We pulled out of our layover camp at mile 210 at 9:30 hoping to make some miles. After just a half mile or so I pulled into some very nice fluted schist on rivewr right and while Lee held the boat I scrambled all over the place snapping photos while the light was good.
Lee was very patient, in fact she encourages my image making. Years ago I took photography classes in college thinking I would go that direction but gave it up for clay. A few years ago she got me a digital SLR for a christmas gift and I have been snapping away ever since.
The morning was warm and sunny but not hot. We floated along taking note of places we might stop and hike next time we get down this far in the canyon on a shoulder season trip. We noted that if we do a trip in the cool season again we will spend less time in Marble Canyon and the Granite Gorge and try to save more time for the lower end where it would be warmer. We ate a floating lunch above 117 mile rapids and stopped for some beach combing in “six pack eddy”. We passed Diamond Creek at 2 pm, stopping briefly there to talk to some tourists who had come down the road from Peach Springs to see the mighty Colorado. They were with some sort of jeep safari group and it was clear that we were the hight light of their vist…real river rats.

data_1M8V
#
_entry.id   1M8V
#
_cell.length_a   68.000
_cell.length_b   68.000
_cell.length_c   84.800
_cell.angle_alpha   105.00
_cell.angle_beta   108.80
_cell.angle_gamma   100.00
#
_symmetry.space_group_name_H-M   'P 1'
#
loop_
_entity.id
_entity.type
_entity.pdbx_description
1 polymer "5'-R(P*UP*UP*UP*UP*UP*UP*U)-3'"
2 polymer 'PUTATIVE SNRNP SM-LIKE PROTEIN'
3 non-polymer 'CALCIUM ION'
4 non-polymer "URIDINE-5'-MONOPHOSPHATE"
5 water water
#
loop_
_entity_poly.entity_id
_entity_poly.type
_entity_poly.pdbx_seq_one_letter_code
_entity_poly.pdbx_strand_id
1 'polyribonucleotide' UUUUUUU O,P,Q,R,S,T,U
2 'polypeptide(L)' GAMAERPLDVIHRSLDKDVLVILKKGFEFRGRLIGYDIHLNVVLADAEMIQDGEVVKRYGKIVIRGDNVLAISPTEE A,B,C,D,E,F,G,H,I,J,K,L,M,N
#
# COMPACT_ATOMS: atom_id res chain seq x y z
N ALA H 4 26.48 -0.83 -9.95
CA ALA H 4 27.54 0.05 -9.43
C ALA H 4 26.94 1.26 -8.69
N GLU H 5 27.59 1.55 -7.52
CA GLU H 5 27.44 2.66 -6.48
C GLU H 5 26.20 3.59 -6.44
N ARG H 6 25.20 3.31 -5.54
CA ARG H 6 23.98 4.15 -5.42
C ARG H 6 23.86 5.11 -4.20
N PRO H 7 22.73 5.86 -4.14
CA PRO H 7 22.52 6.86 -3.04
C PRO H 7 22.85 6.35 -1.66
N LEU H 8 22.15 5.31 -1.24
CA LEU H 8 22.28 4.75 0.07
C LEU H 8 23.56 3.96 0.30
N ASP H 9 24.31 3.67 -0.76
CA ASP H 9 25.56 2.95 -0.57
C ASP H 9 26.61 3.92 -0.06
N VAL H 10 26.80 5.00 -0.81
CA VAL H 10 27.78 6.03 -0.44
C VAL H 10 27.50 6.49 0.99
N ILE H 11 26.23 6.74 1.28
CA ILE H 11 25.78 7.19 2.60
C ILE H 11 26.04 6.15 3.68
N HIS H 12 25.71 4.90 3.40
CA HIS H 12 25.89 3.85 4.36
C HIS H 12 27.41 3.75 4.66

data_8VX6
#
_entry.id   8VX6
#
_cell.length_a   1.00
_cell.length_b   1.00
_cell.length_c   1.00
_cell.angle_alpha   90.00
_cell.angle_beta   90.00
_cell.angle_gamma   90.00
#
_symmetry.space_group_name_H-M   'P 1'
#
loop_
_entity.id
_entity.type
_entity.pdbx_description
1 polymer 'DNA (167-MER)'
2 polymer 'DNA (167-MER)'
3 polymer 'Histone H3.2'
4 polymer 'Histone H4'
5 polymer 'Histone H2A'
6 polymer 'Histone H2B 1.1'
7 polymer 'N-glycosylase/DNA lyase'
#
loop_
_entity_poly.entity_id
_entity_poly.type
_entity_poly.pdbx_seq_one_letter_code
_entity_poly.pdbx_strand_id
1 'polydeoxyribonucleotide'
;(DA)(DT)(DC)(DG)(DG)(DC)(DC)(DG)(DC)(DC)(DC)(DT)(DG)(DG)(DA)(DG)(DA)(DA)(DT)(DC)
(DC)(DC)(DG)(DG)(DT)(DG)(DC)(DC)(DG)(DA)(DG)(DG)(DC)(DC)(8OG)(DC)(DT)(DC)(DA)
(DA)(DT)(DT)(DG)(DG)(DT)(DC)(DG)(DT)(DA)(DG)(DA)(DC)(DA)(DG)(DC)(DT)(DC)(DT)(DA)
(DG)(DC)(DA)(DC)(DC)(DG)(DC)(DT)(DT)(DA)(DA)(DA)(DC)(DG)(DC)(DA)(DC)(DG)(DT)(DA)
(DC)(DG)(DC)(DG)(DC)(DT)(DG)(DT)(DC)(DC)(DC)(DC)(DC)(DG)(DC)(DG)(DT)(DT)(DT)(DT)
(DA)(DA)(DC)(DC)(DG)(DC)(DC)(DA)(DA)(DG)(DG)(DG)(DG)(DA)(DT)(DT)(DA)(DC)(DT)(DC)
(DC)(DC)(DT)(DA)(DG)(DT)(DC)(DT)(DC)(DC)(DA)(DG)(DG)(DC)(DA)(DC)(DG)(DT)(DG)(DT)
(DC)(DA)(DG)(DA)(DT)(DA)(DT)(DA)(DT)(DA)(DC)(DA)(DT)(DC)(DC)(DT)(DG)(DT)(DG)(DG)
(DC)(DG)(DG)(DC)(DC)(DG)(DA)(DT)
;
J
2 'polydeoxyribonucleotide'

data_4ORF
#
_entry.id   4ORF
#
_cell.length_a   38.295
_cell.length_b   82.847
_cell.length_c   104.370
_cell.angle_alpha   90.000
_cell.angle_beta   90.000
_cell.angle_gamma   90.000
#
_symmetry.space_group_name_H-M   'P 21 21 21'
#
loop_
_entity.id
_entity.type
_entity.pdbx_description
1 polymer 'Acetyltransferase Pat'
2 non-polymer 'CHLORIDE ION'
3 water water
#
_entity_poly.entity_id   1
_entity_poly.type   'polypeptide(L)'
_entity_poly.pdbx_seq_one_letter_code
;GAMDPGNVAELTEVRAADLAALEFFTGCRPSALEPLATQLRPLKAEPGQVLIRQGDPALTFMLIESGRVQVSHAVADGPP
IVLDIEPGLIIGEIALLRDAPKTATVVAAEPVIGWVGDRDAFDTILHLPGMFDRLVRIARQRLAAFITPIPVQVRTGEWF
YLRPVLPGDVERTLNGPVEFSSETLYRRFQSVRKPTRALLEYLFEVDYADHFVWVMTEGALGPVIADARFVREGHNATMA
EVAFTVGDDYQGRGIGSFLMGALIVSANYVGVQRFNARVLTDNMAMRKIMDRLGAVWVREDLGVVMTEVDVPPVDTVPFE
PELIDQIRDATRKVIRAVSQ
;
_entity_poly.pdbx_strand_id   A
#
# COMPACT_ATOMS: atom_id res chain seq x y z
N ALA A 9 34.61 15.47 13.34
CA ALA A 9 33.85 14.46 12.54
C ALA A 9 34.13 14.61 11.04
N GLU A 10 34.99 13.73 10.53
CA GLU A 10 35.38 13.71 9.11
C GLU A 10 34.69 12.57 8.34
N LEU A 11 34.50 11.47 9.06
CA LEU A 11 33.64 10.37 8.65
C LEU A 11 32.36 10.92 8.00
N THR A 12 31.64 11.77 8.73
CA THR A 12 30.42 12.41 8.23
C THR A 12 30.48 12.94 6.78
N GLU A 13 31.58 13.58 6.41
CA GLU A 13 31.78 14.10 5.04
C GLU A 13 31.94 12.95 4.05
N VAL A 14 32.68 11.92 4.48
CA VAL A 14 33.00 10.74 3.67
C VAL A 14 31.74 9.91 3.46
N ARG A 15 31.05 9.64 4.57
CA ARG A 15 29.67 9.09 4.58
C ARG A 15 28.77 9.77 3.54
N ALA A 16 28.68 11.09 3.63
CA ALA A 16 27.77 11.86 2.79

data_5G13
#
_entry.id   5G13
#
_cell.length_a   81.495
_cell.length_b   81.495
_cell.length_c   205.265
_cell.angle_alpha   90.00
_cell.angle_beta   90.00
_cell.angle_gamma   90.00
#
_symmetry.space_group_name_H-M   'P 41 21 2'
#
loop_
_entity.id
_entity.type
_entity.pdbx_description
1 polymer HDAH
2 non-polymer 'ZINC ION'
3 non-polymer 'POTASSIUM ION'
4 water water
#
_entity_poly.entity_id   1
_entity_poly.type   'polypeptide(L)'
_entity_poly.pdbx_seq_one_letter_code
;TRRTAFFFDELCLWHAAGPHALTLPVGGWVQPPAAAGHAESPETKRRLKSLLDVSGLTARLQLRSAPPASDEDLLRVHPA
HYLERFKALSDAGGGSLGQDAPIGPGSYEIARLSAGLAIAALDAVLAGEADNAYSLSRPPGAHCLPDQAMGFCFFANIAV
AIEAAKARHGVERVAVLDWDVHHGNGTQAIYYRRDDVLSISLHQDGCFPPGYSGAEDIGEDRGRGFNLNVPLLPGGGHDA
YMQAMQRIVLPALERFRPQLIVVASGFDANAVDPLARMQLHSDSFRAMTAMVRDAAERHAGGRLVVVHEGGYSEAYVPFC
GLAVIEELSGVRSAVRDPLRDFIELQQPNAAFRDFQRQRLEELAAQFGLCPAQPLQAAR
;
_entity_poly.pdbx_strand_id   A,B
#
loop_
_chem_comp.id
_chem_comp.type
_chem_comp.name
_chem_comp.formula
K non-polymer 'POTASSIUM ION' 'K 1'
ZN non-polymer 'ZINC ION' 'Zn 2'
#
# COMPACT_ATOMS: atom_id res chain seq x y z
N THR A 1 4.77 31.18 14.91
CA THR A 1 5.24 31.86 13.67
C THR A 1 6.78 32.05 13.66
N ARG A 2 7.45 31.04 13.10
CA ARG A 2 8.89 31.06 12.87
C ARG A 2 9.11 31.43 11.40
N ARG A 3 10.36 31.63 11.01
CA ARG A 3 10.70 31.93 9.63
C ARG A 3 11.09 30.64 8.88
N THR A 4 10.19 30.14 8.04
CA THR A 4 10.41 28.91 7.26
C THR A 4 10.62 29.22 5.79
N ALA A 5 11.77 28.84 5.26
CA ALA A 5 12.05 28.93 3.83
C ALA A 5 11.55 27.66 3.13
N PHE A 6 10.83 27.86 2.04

Below Diamond Creek the lower Granite Gorge is very impressive. The only stop we made was to scout mile 232 rapids, “Killer Fang Falls”. It was a good one to look at especially with the low flows we had that day. The difficulty of this one lies in the fact that the river all piles up on a cluster of nasty sharp rocks that are exposed at lower flows. At the upper left there is a pour over with a churning hole and a lateral wave that wants to surf you to the right into the wave train that piles up on the fangs. I entered right pulling left for all I was worth in an attempt to break through the lateral and miss the whole lower end of the rapid. Luck was with us and by the second wave I could feel the boat breaking out of the wave train and heading left of everything below that.
The rapid at mile 234 was an easy cheat and we took our camp on a small unused patch of sand nestled in some amazing polished schist boulders. We named the place “Ernie Camp” for our big black dog. Dinner was canned chili and corn bread. It was warm and dry so we slept out on our tarp and enjoyed the Milky Way.
My camera battery finally died as did the recharger I had brought, so I hot wired the battery from my electric bilge pump so I could get a charge. Thank heaven I and well versed in redneck rigging.